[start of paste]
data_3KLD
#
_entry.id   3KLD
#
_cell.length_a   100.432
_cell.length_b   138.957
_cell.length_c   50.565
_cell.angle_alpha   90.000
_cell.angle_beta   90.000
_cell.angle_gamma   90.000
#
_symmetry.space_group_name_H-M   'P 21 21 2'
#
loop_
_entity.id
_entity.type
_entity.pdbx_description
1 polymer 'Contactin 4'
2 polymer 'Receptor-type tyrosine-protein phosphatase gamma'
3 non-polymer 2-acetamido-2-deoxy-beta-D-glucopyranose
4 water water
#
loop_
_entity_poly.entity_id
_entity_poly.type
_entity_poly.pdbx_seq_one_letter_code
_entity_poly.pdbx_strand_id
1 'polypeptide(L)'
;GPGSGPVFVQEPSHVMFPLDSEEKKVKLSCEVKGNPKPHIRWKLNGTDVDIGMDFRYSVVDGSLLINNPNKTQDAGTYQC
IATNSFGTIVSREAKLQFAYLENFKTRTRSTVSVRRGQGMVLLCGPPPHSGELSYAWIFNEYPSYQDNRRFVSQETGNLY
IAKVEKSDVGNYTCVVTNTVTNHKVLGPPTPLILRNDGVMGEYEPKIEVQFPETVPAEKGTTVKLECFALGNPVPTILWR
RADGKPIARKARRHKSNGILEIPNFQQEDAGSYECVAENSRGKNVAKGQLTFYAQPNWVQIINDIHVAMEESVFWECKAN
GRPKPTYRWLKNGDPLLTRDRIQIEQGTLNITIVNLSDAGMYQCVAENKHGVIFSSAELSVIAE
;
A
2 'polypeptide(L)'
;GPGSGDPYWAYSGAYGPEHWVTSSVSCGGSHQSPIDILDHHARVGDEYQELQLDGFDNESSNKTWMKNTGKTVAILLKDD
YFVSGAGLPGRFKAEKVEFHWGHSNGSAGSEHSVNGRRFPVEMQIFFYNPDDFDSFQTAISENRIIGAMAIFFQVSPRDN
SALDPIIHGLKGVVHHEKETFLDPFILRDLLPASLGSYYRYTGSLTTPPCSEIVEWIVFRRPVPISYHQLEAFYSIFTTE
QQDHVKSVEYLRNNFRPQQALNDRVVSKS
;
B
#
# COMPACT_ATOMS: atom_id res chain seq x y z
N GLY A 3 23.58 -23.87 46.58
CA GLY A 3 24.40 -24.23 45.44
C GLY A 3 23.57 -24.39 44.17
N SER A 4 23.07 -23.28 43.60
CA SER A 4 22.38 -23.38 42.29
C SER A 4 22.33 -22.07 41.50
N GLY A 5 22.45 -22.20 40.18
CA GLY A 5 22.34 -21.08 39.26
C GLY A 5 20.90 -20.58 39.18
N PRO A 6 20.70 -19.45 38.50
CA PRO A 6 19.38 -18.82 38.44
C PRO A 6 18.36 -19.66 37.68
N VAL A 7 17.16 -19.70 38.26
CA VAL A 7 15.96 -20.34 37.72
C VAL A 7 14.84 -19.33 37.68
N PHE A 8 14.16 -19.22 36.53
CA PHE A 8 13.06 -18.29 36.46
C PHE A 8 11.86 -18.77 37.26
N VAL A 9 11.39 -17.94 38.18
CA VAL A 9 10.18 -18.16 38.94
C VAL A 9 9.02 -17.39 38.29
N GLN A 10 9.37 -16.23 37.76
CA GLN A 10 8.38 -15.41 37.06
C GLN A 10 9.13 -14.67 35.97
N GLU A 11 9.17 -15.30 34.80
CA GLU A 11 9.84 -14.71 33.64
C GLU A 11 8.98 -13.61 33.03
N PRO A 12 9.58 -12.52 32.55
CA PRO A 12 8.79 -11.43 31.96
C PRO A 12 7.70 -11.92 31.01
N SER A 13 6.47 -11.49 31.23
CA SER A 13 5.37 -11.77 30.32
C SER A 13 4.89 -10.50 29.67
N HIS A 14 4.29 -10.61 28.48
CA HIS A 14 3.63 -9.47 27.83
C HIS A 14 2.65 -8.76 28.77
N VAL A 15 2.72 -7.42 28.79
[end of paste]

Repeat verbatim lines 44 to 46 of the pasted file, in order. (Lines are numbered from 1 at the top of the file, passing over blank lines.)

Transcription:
# COMPACT_ATOMS: atom_id res chain seq x y z
N GLY A 3 23.58 -23.87 46.58
CA GLY A 3 24.40 -24.23 45.44